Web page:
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Savvy Slam benefits program that helps children and families in medical crises


Chris and Justine Kresl, a married couple from Lakeland, warm up before a mixed doubles match.
Chris and Justine Kresl, a married couple from Lakeland, warm up before a mixed doubles match.

The pickleball courts at Rowlett Park recently were filled with players competing in the Savvy Slam, a charitable event for Savvy Giving By Design. It went over so well that organizers

already are planning another one.


“We’re going to plan on doing it, for sure, again,” said Lisa Krawetz, co-founder of Pickletopia along with Debbie Cagnina and Trevor Smith. “It was a win-win day for the pickleball players and the children who will benefit from the money raised. My heart

was so happy to see this tournament happen.”


Added Cagnina, “It was great to see all my pickleball friends and the community

gather together to play with a purpose for Savvy Giving by Design.”


No date has been set but Krawetz said another Savvy Slam will be scheduled

sometime in 2024. The plan is to find a date that doesn’t conflict with league play or

other pickleball tourneys.

Rob Marshall and Brian Liotta play Sammy Samuels and Damaso Bautista in men’s doubles.
Rob Marshall and Brian Liotta took on Sammy Samuels and Damaso Bautista in men’s doubles.

In all, 135 players competed in the Savvy Slam for gold, silver and bronze medals in eight divisions.


About $22,000 was raised for Savvy Giving by Design, a national program that expanded to the Tampa Bay area in 2018 and has since generated more than $120,000 locally. Those

funds also have come from golf tournaments and yoga events.


The nonprofit aims to redesign rooms and interior spaces for children and families facing medical crises. So far, 25 rooms have been redesigned throughout Hillsborough, Pinellas, Pasco, Polk and Mantee counties, said Kylie Ponton, founder of the organization’s Tampa

chapter.

Kylie Ponton, founder of the Tampa chapter’s Savvy Giving By Design, is flanked by volunteers Adrianna Plotner and Beth Ibarra.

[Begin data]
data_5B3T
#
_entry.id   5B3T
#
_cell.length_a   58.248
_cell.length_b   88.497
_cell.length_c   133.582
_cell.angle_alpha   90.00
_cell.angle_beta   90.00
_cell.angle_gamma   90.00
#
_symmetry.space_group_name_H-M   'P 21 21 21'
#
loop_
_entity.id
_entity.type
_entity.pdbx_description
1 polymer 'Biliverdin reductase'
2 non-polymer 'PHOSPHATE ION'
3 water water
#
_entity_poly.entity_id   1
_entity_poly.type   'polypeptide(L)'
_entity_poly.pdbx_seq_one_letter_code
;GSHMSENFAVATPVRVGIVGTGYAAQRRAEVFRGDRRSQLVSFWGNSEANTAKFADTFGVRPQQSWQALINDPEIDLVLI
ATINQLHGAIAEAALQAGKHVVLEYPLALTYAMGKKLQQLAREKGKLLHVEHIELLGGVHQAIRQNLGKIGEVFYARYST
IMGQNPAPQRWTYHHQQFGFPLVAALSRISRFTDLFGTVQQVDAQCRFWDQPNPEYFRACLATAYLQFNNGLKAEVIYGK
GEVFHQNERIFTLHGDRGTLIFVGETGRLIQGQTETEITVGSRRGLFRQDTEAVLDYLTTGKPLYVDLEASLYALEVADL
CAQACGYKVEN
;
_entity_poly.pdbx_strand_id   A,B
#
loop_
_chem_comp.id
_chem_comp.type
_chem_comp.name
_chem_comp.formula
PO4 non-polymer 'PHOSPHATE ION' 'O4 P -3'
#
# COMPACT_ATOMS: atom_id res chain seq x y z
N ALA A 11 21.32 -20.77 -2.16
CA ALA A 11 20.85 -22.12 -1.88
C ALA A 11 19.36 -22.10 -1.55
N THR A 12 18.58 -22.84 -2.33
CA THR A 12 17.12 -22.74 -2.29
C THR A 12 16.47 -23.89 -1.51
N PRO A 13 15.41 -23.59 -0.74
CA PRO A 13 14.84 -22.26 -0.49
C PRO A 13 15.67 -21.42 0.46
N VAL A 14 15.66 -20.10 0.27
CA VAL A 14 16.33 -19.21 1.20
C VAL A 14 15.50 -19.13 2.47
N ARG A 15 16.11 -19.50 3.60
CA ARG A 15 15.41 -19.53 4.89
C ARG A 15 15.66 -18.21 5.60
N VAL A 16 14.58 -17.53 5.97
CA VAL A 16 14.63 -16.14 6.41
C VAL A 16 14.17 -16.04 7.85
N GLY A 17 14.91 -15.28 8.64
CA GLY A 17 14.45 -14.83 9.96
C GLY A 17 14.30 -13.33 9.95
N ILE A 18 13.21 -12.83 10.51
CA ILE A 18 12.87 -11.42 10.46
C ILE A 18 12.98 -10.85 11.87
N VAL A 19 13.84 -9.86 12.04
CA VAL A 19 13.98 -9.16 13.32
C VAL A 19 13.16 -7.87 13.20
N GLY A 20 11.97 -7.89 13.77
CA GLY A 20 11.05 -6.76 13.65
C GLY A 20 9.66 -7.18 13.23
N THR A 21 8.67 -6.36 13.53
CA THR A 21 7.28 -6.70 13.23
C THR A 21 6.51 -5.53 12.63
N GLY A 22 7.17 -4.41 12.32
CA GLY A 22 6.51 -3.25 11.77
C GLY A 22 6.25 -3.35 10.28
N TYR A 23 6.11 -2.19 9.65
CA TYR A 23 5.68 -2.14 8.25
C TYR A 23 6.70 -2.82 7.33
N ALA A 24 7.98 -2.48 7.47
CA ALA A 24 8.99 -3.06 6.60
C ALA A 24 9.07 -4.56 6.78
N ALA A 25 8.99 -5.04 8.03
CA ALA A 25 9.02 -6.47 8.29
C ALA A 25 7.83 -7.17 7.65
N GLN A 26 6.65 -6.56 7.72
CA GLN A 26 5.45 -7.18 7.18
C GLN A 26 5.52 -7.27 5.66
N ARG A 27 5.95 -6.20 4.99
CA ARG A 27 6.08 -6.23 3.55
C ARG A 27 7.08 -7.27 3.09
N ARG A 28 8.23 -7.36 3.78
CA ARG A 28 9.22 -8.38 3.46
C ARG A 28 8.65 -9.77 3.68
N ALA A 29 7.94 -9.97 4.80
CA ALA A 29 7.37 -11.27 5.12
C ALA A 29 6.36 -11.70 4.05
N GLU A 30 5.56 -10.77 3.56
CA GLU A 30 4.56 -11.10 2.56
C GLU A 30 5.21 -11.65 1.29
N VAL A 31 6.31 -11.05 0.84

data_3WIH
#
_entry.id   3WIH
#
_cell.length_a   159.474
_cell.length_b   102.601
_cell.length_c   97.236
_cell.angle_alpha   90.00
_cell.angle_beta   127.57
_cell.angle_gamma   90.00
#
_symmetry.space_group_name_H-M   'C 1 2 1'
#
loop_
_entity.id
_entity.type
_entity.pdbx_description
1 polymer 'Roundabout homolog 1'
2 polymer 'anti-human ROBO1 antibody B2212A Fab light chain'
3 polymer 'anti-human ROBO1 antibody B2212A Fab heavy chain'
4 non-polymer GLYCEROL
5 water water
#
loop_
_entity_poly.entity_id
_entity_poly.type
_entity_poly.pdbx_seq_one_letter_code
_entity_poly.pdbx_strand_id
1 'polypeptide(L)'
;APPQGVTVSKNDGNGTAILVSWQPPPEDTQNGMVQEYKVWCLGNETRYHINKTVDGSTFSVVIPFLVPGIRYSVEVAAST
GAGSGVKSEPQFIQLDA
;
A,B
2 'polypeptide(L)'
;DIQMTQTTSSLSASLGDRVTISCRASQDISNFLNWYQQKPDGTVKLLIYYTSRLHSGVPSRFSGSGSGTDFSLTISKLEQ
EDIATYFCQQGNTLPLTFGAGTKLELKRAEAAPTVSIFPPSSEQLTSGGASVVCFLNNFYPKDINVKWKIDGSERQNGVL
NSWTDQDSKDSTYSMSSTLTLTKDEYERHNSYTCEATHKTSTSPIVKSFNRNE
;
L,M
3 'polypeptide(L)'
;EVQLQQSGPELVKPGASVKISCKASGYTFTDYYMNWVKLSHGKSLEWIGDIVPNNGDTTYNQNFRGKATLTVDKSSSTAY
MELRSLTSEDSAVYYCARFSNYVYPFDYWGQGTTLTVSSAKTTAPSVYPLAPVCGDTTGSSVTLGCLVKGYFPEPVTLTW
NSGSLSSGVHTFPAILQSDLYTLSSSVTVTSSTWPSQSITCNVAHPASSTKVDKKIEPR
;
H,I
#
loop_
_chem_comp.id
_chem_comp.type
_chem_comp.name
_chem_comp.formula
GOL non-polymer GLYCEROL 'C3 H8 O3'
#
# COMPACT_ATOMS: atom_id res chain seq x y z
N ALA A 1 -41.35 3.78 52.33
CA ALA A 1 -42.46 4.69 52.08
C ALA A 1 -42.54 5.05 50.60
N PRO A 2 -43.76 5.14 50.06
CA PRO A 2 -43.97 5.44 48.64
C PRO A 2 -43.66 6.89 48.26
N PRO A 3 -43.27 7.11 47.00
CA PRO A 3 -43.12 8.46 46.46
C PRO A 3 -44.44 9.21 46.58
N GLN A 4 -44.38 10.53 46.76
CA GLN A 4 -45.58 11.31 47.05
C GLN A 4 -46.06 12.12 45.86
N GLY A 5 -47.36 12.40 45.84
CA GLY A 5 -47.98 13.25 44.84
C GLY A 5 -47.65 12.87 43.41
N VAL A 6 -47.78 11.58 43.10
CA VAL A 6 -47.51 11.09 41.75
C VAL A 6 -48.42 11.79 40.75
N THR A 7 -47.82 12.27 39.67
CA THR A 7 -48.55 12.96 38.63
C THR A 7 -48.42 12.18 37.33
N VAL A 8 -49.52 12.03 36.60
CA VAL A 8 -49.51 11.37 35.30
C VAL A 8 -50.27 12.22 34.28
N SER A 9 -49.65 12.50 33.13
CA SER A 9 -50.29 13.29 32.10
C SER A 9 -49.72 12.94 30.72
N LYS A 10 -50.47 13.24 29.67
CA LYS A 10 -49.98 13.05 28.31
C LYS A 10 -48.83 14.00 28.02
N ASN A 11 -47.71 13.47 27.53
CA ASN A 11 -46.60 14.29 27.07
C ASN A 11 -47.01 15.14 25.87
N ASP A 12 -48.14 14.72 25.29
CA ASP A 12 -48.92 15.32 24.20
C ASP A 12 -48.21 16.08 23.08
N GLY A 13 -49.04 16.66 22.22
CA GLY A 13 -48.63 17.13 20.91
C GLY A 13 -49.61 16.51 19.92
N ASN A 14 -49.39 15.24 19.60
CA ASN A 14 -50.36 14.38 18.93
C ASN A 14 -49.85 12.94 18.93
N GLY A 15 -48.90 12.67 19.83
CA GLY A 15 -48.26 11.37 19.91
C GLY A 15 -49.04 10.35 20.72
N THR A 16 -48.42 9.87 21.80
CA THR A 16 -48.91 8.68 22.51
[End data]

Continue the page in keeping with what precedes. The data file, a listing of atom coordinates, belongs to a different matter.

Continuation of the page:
Kylie Ponton, founder of the Tampa chapter’s Savvy Giving By Design, is flanked by volunteers Adrianna Plotner and Beth Ibarra.

“Lisa has been involved in my nonprofit since Day 1,” said Ponton, who recalled Krawetz suggesting a pickleball tourney as a fundraiser. “I said, ‘Let’s do it.’”


While the Pickletopia co-founders are avid players and instructors, Ponton has yet to get on the court with a paddle. Nonetheless, she hasn’t ruled that out someday.


“I have never played, but I do want to try it,” said Ponton, who is from Australia where she played netball, which originated in England in the 19th century and has similarities to

basketball.

Lisa Krawetz and Debbie Cagnina, two of the three co-founders of Pickletopia, pose for a photo.
Lisa Krawetz and Debbie Cagnina (along with Trevor Smith, not shown) are co-founders of Pickletopia.

As is the case in tourneys, there was a mix of accomplished players and newcomers. Lakeland’s Chris Kresl and his wife Justine, who have played pickleball for about a year and

entered tourneys individually, decided to play together in mixed doubles for the first time.


“I think we make a good match,” Justine said.


Among the division winners were Tampa’s Johan Skantze and his wife Stephanie, who finished first in 3.5 mixed doubles.


Stephanie attributed their success to “communication and having fun.”


By Steve Lee

Times Total Media Correspondent

Photos by Steve Lee

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